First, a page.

NASA’s Worldview program has some bad news. The Earth is on fire.
The red points in the picture above are areas around the world with fires actively burning, accurate as of Thursday. It doesn’t look great.
The Worldview website lets you look at current events happening across the planet. One of those events is wildfires, detected through the use of thermal bands to mark any actively burning fires.
Now, as NASA notes in a statement, these aren’t necessarily all wildfires – but it’s still an impactful image.
We’ve all seen news about the fires in North America, but South America also has had a horrific number of fires this year.
And, as you can see on the map, Africa is actually the big one, with fires burning across large swaths of the southern parts of the continent.
“This could be due to the fact that these are most likely agricultural fires. The location, widespread nature, and number of fires suggest that these fires were deliberately set to manage land,” a NASA spokesperson explains.
“Farmers often use fire to return nutrients to the soil and to clear the ground of unwanted plants. While fire helps enhance crops and grasses for pasture, the fires also produce smoke that degrades air quality.”
Australia, and other areas in the Pacific are also suffering from wildfires and bushfires despite being in winter right now.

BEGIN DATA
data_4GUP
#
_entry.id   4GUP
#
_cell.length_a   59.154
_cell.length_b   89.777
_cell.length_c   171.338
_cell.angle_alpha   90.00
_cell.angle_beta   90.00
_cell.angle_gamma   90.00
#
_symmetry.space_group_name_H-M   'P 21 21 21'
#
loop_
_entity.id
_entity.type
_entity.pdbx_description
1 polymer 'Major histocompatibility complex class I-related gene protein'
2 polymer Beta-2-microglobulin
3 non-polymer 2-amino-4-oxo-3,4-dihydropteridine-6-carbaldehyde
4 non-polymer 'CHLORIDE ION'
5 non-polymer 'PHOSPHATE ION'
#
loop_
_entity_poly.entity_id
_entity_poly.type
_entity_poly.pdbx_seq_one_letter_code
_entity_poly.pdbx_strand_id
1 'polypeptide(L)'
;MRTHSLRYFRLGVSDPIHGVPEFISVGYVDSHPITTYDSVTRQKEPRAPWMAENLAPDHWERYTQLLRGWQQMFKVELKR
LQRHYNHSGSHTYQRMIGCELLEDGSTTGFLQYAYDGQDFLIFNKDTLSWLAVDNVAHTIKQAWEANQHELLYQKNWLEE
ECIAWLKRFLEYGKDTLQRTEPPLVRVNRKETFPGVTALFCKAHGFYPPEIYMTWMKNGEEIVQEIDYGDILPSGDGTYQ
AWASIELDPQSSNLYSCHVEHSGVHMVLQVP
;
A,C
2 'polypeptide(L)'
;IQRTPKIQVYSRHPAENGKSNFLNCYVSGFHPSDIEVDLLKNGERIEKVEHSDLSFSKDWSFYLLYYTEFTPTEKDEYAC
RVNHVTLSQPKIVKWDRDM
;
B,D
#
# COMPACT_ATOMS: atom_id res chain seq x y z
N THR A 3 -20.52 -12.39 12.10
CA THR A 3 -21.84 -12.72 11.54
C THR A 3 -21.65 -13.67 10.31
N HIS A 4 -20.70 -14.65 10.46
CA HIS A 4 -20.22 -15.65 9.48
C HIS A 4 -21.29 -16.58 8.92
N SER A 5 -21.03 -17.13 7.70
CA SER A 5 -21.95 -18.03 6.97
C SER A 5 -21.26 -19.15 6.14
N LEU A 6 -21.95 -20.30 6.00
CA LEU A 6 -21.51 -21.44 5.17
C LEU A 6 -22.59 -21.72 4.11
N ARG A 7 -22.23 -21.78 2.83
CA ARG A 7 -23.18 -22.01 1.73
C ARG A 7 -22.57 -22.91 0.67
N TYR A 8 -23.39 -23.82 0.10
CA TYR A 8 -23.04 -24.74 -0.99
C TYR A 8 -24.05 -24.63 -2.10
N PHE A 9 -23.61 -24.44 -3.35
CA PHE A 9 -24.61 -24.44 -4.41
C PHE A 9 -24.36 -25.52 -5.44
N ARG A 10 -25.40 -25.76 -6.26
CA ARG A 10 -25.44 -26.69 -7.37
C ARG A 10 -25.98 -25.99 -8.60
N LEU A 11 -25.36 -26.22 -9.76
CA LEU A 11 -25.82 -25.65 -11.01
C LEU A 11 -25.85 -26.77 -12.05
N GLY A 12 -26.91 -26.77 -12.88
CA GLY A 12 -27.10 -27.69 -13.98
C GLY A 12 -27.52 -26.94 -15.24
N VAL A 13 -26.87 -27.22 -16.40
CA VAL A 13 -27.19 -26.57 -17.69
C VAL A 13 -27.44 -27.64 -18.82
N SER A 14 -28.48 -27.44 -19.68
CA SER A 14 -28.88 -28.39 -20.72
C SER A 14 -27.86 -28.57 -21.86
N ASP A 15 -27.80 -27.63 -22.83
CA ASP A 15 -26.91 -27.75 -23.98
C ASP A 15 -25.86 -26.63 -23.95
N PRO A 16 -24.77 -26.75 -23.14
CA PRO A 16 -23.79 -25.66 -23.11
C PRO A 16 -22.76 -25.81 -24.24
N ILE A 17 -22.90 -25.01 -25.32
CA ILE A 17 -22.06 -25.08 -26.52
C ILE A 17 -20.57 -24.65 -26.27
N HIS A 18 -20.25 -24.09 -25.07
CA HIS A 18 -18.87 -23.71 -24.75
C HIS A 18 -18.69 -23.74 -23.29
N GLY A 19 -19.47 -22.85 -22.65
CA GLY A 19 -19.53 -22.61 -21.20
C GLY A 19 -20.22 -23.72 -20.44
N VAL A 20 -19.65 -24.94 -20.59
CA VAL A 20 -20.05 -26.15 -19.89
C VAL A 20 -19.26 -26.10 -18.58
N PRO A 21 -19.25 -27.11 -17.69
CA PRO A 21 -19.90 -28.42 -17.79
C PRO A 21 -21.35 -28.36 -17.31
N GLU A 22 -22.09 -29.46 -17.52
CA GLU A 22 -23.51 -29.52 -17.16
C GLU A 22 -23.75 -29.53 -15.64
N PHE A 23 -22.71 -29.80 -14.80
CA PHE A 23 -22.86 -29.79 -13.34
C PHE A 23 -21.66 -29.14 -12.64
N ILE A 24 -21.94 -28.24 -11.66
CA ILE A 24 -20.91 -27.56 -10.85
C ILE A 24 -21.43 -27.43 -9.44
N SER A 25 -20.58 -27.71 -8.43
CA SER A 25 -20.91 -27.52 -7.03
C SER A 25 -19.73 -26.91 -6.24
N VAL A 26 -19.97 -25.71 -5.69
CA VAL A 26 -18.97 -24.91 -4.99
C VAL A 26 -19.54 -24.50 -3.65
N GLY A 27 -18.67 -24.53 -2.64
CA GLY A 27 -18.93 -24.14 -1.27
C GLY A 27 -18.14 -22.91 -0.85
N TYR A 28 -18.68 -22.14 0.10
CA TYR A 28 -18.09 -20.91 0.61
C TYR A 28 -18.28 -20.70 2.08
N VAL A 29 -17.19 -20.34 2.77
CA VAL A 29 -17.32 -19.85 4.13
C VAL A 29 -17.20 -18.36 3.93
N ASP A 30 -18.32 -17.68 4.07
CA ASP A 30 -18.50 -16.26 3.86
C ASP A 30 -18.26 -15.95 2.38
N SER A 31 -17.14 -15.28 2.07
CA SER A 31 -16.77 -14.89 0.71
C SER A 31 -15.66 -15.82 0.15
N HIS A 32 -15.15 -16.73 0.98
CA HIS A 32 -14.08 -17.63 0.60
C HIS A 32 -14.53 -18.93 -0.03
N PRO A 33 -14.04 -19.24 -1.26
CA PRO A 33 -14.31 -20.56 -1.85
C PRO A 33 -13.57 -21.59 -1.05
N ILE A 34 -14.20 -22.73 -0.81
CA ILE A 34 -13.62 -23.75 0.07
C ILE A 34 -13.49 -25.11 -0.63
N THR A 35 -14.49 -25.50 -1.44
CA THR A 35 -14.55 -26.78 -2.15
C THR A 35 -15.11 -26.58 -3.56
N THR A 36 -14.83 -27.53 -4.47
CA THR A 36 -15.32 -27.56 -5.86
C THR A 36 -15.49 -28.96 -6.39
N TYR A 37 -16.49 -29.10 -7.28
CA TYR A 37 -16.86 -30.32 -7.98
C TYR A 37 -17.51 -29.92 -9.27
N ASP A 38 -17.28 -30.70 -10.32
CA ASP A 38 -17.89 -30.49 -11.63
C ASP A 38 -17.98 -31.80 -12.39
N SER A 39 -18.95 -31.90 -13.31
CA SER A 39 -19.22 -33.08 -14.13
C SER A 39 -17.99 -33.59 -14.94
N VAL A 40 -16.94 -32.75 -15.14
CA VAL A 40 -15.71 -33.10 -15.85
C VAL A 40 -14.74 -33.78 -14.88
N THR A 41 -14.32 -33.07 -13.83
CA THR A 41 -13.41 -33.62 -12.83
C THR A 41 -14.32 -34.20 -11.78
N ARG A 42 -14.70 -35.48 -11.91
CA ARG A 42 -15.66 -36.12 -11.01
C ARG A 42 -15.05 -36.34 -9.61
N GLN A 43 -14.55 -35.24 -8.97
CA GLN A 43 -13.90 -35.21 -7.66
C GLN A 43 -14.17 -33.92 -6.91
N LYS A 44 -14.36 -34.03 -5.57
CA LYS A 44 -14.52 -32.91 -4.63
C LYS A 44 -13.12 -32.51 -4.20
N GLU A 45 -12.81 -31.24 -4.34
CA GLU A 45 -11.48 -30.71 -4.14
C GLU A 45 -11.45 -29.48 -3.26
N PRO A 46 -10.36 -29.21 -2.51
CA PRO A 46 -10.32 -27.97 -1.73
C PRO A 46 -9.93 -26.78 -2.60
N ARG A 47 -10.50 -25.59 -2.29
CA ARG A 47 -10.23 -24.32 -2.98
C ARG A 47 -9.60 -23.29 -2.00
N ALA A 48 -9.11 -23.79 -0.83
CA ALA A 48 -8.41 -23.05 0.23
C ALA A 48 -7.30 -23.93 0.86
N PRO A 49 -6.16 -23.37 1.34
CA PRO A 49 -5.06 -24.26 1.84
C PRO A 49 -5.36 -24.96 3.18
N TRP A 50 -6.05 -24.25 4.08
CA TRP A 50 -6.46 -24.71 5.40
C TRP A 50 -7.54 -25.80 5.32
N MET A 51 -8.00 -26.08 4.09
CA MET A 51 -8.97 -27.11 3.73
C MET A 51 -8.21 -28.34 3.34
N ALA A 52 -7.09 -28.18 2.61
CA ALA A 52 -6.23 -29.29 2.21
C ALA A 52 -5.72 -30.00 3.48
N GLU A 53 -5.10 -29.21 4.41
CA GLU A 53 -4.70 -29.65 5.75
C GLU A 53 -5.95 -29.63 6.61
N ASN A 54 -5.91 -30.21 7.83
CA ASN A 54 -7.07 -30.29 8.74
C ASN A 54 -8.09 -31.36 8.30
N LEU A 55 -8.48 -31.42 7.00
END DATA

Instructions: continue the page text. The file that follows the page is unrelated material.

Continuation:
In fact, Australia is currently in the middle of an unusually severe drought through most of the country.
“Hotter, drier summers in Australia will mean longer fire seasons – and urban sprawl into bushland is putting more people at risk for when those fires break out,” NASA explains.
“For large areas in the north and west, bushfire season has been brought forward a whole two months to August – well into winter, which officially began 1 June. According to the Australian Bureau of Meteorology, the January to July period 2018 was the warmest in NSW since 1910.”
And there lies the kicker – this is not some freak event. As Cassandra Mosely explains at The Conversation, there are a number of reasons why wildfires are getting worse, including climate change.
The reasons “include climate change, past forest and fire management practices, housing development, increased focus on community protection and the professionalization of wildfire management,” she writes.
“Fire seasons are growing longer in the United States and worldwide. According to the Forest Service, climate change has expanded the wildfire season by an average of 78 days per year since 1970.”
Let’s just hope we can get back some control over our world’s climate, and make this map a little less red.